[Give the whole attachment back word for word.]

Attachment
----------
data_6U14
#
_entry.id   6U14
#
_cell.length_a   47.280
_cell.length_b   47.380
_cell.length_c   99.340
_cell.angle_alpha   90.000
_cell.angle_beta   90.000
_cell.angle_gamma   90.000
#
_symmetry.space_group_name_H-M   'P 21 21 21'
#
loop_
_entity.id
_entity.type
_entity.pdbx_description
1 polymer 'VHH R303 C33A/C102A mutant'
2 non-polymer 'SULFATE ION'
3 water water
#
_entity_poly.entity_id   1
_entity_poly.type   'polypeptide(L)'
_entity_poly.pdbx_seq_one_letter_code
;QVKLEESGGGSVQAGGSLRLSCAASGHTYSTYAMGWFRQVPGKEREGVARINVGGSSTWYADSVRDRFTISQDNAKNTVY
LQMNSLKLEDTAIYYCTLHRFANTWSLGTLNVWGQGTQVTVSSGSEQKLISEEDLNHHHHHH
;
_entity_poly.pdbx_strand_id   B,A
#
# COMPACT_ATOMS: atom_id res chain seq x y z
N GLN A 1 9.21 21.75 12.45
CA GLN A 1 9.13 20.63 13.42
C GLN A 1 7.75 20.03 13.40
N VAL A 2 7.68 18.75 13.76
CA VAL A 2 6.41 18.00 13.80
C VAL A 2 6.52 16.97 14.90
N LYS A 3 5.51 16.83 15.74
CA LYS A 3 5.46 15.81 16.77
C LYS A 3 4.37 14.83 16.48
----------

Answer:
data_6U14
#
_entry.id   6U14
#
_cell.length_a   47.280
_cell.length_b   47.380
_cell.length_c   99.340
_cell.angle_alpha   90.000
_cell.angle_beta   90.000
_cell.angle_gamma   90.000
#
_symmetry.space_group_name_H-M   'P 21 21 21'
#
loop_
_entity.id
_entity.type
_entity.pdbx_description
1 polymer 'VHH R303 C33A/C102A mutant'
2 non-polymer 'SULFATE ION'
3 water water
#
_entity_poly.entity_id   1
_entity_poly.type   'polypeptide(L)'
_entity_poly.pdbx_seq_one_letter_code
;QVKLEESGGGSVQAGGSLRLSCAASGHTYSTYAMGWFRQVPGKEREGVARINVGGSSTWYADSVRDRFTISQDNAKNTVY
LQMNSLKLEDTAIYYCTLHRFANTWSLGTLNVWGQGTQVTVSSGSEQKLISEEDLNHHHHHH
;
_entity_poly.pdbx_strand_id   B,A
#
# COMPACT_ATOMS: atom_id res chain seq x y z
N GLN A 1 9.21 21.75 12.45
CA GLN A 1 9.13 20.63 13.42
C GLN A 1 7.75 20.03 13.40
N VAL A 2 7.68 18.75 13.76
CA VAL A 2 6.41 18.00 13.80
C VAL A 2 6.52 16.97 14.90
N LYS A 3 5.51 16.83 15.74
CA LYS A 3 5.46 15.81 16.77
C LYS A 3 4.37 14.83 16.48